Rain, deserted streets and police in Havana greet the first US president to visit the Cuban capital in 88 years
Havana: Rain, deserted streets and hordes of police — this was Havana greeting Barack Obama when he became the first US president to visit the Cuban capital in 88 years.
US President Barack Obama talks to tourists and Cubans at his arrival to the Havana Cathedral. Pic/AFP
The view from Obama’s armoured Cadillac, nicknamed “The Beast,” would have been a long way from the postcard vision of sun-splashed Cuban mansions and sparkling blue seafront.
“Que bola Cuba?” Obama tweeted on landing yesterday, using Cuban slang to ask what’s going on. “Just touched down here, looking forward to meeting and hearing directly from the Cuban people.”
Where the foul weather didn’t dissuade sightseers, the communist state’s security services finished the job. Swarms of police occupied street corners long ahead of Obama’s arrival there for the first stop of his three-day visit.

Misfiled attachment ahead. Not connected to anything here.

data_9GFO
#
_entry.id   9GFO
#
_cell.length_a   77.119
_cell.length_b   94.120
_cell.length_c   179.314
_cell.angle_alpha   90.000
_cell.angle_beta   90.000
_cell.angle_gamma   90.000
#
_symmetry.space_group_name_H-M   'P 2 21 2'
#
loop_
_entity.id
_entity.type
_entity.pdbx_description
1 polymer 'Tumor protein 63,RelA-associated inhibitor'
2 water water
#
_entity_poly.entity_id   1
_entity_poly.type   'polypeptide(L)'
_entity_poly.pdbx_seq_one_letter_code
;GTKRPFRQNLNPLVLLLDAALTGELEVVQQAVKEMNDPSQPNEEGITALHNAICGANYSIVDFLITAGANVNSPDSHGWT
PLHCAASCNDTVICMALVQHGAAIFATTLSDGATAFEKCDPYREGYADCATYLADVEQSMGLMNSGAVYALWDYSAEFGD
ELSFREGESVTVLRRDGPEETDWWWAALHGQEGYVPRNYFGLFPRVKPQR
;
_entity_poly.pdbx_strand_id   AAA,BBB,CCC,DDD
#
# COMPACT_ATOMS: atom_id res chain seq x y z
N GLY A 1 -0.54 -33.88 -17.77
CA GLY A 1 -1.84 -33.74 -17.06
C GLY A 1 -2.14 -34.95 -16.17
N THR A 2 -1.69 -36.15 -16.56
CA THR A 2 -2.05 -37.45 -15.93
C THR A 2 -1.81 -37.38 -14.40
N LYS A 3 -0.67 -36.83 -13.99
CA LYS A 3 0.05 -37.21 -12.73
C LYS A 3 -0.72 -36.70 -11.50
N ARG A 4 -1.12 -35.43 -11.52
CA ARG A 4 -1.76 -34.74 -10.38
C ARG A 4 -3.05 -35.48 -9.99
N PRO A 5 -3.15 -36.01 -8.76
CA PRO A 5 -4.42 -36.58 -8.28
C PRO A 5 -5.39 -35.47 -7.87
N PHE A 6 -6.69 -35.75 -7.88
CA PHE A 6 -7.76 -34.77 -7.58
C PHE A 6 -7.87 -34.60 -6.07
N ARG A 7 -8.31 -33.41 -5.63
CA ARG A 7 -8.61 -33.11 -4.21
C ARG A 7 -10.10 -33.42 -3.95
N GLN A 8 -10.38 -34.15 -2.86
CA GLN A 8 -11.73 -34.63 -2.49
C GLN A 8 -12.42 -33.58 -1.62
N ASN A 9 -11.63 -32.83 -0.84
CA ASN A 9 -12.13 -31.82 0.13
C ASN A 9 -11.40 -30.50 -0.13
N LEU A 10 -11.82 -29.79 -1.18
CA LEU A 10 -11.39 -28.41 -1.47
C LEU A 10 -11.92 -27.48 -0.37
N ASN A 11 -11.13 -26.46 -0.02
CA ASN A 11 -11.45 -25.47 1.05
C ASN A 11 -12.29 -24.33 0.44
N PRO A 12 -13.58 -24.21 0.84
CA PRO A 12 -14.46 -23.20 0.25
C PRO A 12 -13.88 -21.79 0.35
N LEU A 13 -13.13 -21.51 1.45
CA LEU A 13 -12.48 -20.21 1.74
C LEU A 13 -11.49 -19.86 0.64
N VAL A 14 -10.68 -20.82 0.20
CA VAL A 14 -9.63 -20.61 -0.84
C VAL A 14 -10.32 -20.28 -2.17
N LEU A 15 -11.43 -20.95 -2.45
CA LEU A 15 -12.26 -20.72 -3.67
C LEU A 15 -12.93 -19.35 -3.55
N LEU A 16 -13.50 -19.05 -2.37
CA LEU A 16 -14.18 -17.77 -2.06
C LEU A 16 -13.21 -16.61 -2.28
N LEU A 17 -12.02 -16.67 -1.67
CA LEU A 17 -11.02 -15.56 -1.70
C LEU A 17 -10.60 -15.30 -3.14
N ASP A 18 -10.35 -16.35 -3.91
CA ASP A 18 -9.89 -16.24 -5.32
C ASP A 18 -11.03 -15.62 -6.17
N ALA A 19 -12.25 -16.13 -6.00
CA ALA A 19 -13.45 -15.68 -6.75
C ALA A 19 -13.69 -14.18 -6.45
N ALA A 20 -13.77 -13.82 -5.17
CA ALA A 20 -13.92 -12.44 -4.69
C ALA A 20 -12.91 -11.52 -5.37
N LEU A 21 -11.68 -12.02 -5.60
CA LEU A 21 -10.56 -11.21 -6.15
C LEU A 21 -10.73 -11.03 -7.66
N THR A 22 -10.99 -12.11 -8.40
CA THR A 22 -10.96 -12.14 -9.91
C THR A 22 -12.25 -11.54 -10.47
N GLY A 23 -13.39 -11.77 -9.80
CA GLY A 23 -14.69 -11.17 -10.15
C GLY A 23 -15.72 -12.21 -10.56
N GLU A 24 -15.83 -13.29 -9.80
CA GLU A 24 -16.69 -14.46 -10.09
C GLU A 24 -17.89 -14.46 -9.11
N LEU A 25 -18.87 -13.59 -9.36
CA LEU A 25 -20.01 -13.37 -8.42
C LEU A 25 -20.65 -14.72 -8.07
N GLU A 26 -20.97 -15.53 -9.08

Many streets were barred and large buildings were put under lockdown.
The Malecon, the iconic seawall running along the front of Havana, would usually be crammed with families, lovers and musicians on a sunny weekend day. But the rainswept wall, which might have been the perfect viewing point to witness Obama’s convoy travelling to the Old Town, was forlorn and deserted.
Seeking to leave a historic foreign policy mark in his final year in office, Obama toured the newly reopened US embassy and Havana, and will hold talks with Cuban President Raul Castro today and attend a baseball game before leaving.
Obama is not only the first sitting US president since Fidel Castro’s guerrillas overthrew the US-backed government of Fulgencio Batista in 1959, but the first since President Calvin Coolidge in 1928 to visit Cuba.
Unimaginable visit for Cubans
For Cubans, the visit has created huge excitement. “Never in my dreams or nightmares could we have imagined that we’d see such a thing,” wrote popular Cuban writer Leonardo Padura in a blog.